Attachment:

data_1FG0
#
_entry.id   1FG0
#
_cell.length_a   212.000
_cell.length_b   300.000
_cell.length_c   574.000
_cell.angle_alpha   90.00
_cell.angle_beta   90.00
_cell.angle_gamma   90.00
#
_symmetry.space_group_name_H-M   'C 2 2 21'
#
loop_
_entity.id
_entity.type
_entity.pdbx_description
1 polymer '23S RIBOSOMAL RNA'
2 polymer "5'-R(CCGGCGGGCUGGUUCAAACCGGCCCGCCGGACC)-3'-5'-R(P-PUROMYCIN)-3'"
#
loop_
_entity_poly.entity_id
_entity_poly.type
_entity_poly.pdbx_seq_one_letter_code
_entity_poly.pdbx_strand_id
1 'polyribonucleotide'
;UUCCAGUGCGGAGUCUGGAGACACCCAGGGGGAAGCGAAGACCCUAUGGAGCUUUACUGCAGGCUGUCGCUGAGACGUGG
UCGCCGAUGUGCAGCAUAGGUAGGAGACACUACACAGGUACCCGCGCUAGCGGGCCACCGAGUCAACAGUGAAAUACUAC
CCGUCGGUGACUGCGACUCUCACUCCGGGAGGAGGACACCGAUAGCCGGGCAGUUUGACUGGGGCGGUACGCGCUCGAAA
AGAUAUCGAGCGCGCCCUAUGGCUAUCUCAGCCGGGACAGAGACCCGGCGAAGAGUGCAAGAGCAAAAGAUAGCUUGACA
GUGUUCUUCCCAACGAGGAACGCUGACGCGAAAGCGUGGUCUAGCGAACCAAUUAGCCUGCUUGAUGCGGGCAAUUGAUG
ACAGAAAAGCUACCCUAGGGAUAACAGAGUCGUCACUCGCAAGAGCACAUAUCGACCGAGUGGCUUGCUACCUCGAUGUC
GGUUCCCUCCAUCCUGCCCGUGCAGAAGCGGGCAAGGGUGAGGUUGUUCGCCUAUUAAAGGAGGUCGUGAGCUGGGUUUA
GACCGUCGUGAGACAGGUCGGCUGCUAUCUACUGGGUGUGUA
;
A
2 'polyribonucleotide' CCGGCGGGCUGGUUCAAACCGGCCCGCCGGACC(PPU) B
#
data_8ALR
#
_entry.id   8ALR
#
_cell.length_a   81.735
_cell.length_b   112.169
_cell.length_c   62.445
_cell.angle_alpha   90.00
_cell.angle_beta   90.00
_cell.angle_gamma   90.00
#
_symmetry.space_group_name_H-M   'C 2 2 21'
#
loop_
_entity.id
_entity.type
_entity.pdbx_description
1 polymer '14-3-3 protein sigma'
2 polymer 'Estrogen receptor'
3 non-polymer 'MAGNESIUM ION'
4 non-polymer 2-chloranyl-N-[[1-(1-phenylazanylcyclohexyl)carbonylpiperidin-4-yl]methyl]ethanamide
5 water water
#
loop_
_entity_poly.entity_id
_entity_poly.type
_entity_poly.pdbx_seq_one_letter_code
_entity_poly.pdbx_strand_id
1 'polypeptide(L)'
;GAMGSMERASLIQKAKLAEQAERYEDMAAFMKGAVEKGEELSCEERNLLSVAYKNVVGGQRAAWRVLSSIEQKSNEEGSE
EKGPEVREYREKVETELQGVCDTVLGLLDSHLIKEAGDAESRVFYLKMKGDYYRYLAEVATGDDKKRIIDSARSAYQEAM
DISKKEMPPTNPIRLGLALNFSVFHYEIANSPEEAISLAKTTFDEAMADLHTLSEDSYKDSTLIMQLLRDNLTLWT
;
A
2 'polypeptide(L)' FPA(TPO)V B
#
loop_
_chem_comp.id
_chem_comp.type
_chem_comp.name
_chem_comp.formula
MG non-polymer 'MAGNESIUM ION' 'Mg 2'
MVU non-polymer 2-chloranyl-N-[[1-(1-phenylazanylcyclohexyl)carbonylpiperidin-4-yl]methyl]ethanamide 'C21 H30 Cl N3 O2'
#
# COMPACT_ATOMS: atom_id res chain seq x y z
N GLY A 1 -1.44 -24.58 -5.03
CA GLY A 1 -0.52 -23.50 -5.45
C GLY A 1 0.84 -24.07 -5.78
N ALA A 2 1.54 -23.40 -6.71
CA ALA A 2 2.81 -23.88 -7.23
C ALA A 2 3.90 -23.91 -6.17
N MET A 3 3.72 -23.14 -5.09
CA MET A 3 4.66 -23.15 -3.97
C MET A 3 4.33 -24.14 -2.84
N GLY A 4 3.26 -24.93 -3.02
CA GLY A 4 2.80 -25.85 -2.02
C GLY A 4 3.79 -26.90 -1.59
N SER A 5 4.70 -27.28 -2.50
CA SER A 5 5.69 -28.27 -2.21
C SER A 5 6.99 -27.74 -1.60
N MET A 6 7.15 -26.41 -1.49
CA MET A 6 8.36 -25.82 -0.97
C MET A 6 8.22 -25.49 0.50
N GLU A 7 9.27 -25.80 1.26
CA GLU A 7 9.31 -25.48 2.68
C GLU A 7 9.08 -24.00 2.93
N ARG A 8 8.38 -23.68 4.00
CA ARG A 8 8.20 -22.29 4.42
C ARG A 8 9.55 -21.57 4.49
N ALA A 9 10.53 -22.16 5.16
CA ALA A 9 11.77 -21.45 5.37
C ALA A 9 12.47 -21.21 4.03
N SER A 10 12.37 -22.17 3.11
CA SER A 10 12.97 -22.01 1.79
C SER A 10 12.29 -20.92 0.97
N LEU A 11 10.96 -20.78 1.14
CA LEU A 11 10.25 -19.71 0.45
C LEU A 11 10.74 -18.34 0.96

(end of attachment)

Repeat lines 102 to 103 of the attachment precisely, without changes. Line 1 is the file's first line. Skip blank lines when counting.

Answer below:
N GLU A 7 9.27 -25.80 1.26
CA GLU A 7 9.31 -25.48 2.68